A unique portrayal of forgiveness
Honey Boy (2019): A young actor's stormy childhood and early adult years as he struggles to reconcile with his father and deal with his mental health.
Rarely does a film come around with the rawness of something like Honey Boy. The passionate, reconciliatory brain child of Shia LaBeouf and Alma Har'el, Honey Boy approaches its primary subject, forgiveness, in one of the most unique ways I've ever seen. While it doesn't always work - the unpolished edges can lead to some rather distracting / incomprehensible moments - the end product is nonetheless emotional, purgative, and alluring.
Honey Boy is the feature debut of both director Har'el and screenwriter LaBeouf. LaBeouf also places himself in front of the camera (a position he's certainly used to by now) and plays James Lort, a stand-in for Shia's own father, Jeffrey Craig LaBeouf. Portraying Otis, the stand-in for Shia LaBeouf, is Noah Jupe as a kid and Lucas Hedges as a 20ish year-old grappling with the effects James left on him as a kid. It's a rather hard film to summarize, other than to say it's about anger, coping, and forgiveness, but the parallels shown between each storyline go a long way to conveying traumatic events and how one grapples with them while simultaneously trying to forgive the person responsible. It's a fine line to try and ride that Har'el does a fairly great job with.
Let's talk about forgiveness for a moment. So many films portray this complicated subject in black and white terms. A singular moment in a film where the main character realizes the errors of their ways, delivers a touching monologue, and all is forgiven. Rarely does it work that way in real life, and this is exactly how Honey Boy tries to tackle the subject. James Lort is a wildly flawed, yet somewhat relatable character who is despicable on the surface. Yet, despite his (at times) heinous actions, Otis continues to follow him because he genuinely loves him and cares for him. We all have that person who's hurt us, emotionally or physically, that we need to search the inner dimensions of our own feelings to forgive because we know that's the only way to truly move on and grow as a human being. While, at times, Lort amplifies these misdeeds for cinematic effect, (and the message become somewhat incomprehensible because of it) the end result is still identifiable and personable to the viewer. It also helps that the man playing him, Shia LaBeouf, delivers one of the best performances of the year. A raw, emotional, unnerving turn that was clearly therapeutic for the real life man who's been around the business his entire life. Love love love.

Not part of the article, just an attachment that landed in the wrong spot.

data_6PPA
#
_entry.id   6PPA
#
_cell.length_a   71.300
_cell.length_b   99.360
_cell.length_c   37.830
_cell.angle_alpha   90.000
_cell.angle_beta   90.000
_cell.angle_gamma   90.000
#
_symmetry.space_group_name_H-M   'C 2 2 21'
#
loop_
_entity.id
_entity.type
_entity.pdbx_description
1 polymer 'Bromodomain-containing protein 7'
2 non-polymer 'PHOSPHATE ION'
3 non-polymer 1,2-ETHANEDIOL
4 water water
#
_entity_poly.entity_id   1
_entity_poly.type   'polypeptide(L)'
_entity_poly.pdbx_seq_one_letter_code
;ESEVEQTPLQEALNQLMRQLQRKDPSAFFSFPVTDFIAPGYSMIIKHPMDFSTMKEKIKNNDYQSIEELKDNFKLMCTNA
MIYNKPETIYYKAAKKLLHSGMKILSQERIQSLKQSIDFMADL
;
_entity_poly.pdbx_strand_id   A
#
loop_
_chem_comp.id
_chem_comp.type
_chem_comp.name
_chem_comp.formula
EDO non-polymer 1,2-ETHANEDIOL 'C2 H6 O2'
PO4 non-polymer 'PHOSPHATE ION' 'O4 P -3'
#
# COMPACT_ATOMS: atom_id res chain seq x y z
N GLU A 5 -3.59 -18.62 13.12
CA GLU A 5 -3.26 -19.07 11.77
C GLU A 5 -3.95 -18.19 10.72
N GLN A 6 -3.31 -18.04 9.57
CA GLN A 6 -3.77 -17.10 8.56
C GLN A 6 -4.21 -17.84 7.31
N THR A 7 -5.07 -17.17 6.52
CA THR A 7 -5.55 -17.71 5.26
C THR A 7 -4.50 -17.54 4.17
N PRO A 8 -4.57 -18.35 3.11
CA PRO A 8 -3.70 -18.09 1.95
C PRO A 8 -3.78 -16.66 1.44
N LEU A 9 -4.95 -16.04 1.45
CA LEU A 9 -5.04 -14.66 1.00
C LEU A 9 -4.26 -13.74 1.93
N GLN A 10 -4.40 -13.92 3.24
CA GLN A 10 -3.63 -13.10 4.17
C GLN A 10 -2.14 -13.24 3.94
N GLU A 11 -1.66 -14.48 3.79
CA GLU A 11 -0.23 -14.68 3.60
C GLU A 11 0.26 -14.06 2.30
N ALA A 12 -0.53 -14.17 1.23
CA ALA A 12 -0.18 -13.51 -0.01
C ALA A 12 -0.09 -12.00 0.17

We also need to talk about Otis. This character is played effectively by both Noah Jupe (definitely the child actor performance of the year) and Lucas Hedges, (who does a great Shia LaBeouf impression, and I loved it, too) and almost acts as a vehicle for the viewer to place themselves in this role. I absolutely love this character. He's written so well by LaBeouf. It's clearly himself, but he writes the character in a way that makes him ascribable for the audience. The viewer can easily channel himself through the young Otis, (Jupe) which makes the older Otis's (Hedges) path to forgiveness with his father that much more identifiable.
I know I keep returning to the topic of forgiveness, but that's what makes Honey Boy so great! Sure, sometimes the visuals are….. distracting, and the hand cam isn't always welcome, (seriously, you don't need hand cam in every scene!) but how this film approaches forgiveness and coping with one's past actions is so wonderful. James Lort, on the surface, is a terrible human being. He commits abusive atrocities on Otis that (understandably) lead to his drinking / ultimate PTSD. And yet…. You feel for Lort. You see his insecurities play out in screen. You see his unwavering drive to see his son succeed. You see how Otis follows in his footsteps and how Lort influences him, both good and bad. While the filmmaking is distracting and overproduced at times, this message is applicable to all demographics. If you're looking for an artsy film that is intimidating, yet approachable, look no further than Honey Boy.
My Number: 8/10
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